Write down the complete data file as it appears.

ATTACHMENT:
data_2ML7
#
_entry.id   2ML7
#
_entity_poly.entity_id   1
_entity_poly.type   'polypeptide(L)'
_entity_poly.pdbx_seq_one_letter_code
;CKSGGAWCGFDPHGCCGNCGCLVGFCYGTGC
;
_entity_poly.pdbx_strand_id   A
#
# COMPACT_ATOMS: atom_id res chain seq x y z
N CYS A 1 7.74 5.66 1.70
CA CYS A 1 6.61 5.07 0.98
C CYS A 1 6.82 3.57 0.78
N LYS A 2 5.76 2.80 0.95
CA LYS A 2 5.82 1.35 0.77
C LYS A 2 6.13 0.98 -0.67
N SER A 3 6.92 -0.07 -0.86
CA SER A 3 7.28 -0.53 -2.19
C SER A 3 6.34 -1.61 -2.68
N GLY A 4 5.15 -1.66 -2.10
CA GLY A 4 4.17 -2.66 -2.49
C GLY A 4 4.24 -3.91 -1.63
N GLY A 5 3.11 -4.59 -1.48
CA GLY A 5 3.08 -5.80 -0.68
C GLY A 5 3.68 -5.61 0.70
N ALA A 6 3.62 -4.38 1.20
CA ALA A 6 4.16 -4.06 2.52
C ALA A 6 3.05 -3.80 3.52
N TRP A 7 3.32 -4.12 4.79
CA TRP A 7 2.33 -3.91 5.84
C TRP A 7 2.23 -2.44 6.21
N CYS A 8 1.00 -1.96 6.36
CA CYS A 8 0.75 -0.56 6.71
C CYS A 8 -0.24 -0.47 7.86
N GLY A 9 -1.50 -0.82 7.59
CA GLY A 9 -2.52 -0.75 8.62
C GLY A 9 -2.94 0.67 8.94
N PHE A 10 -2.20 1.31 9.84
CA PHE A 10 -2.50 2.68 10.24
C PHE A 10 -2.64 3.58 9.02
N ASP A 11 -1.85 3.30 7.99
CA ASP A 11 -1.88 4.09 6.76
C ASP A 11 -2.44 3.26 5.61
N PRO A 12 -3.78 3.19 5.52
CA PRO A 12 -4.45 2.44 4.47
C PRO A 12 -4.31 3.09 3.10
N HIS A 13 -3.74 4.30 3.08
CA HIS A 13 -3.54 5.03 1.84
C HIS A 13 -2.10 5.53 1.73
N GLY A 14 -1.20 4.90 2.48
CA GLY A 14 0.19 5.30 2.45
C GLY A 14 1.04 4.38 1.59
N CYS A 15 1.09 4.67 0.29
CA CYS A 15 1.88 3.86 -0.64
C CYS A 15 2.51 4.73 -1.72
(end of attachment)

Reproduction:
data_2ML7
#
_entry.id   2ML7
#
_entity_poly.entity_id   1
_entity_poly.type   'polypeptide(L)'
_entity_poly.pdbx_seq_one_letter_code
;CKSGGAWCGFDPHGCCGNCGCLVGFCYGTGC
;
_entity_poly.pdbx_strand_id   A
#
# COMPACT_ATOMS: atom_id res chain seq x y z
N CYS A 1 7.74 5.66 1.70
CA CYS A 1 6.61 5.07 0.98
C CYS A 1 6.82 3.57 0.78
N LYS A 2 5.76 2.80 0.95
CA LYS A 2 5.82 1.35 0.77
C LYS A 2 6.13 0.98 -0.67
N SER A 3 6.92 -0.07 -0.86
CA SER A 3 7.28 -0.53 -2.19
C SER A 3 6.34 -1.61 -2.68
N GLY A 4 5.15 -1.66 -2.10
CA GLY A 4 4.17 -2.66 -2.49
C GLY A 4 4.24 -3.91 -1.63
N GLY A 5 3.11 -4.59 -1.48
CA GLY A 5 3.08 -5.80 -0.68
C GLY A 5 3.68 -5.61 0.70
N ALA A 6 3.62 -4.38 1.20
CA ALA A 6 4.16 -4.06 2.52
C ALA A 6 3.05 -3.80 3.52
N TRP A 7 3.32 -4.12 4.79
CA TRP A 7 2.33 -3.91 5.84
C TRP A 7 2.23 -2.44 6.21
N CYS A 8 1.00 -1.96 6.36
CA CYS A 8 0.75 -0.56 6.71
C CYS A 8 -0.24 -0.47 7.86
N GLY A 9 -1.50 -0.82 7.59
CA GLY A 9 -2.52 -0.75 8.62
C GLY A 9 -2.94 0.67 8.94
N PHE A 10 -2.20 1.31 9.84
CA PHE A 10 -2.50 2.68 10.24
C PHE A 10 -2.64 3.58 9.02
N ASP A 11 -1.85 3.30 7.99
CA ASP A 11 -1.88 4.09 6.76
C ASP A 11 -2.44 3.26 5.61
N PRO A 12 -3.78 3.19 5.52
CA PRO A 12 -4.45 2.44 4.47
C PRO A 12 -4.31 3.09 3.10
N HIS A 13 -3.74 4.30 3.08
CA HIS A 13 -3.54 5.03 1.84
C HIS A 13 -2.10 5.53 1.73
N GLY A 14 -1.20 4.90 2.48
CA GLY A 14 0.19 5.30 2.45
C GLY A 14 1.04 4.38 1.59
N CYS A 15 1.09 4.67 0.29
CA CYS A 15 1.88 3.86 -0.64
C CYS A 15 2.51 4.73 -1.72